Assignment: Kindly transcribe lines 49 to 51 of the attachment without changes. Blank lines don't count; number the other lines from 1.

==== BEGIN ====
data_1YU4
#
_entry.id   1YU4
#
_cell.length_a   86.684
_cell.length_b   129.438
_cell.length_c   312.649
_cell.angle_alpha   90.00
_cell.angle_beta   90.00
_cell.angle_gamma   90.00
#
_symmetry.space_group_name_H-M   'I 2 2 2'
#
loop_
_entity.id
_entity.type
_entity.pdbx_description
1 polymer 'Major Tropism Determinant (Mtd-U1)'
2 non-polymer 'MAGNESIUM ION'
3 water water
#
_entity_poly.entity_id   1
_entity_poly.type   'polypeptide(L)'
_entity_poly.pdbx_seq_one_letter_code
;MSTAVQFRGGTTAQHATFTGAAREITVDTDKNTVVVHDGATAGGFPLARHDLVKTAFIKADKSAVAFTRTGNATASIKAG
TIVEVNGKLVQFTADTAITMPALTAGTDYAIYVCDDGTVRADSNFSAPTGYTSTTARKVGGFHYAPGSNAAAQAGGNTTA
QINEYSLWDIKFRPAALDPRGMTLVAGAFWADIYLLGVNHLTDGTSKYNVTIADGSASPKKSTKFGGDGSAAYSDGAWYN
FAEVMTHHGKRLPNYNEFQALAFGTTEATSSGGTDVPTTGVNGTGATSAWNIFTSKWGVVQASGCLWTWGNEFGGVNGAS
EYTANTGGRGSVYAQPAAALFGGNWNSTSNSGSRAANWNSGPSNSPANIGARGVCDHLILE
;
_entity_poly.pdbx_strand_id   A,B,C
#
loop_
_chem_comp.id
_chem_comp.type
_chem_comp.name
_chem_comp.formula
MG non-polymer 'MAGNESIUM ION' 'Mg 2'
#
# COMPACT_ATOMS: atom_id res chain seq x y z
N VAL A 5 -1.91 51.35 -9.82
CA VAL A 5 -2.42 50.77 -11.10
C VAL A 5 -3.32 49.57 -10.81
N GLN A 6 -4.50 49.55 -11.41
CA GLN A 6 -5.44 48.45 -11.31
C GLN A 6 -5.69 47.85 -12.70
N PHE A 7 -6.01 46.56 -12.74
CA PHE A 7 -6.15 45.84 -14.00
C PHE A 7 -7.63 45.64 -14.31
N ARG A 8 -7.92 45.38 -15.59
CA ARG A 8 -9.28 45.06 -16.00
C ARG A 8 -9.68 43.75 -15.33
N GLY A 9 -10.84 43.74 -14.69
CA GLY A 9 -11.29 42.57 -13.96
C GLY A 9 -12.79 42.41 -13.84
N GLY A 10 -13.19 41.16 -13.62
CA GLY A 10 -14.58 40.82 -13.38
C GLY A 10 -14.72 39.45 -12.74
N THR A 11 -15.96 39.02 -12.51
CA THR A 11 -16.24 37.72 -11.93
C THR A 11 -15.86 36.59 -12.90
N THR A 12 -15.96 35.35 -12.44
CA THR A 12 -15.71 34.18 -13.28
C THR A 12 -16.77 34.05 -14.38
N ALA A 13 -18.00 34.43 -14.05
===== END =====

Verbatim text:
C PHE A 7 -7.63 45.64 -14.31
N ARG A 8 -7.92 45.38 -15.59
CA ARG A 8 -9.28 45.06 -16.00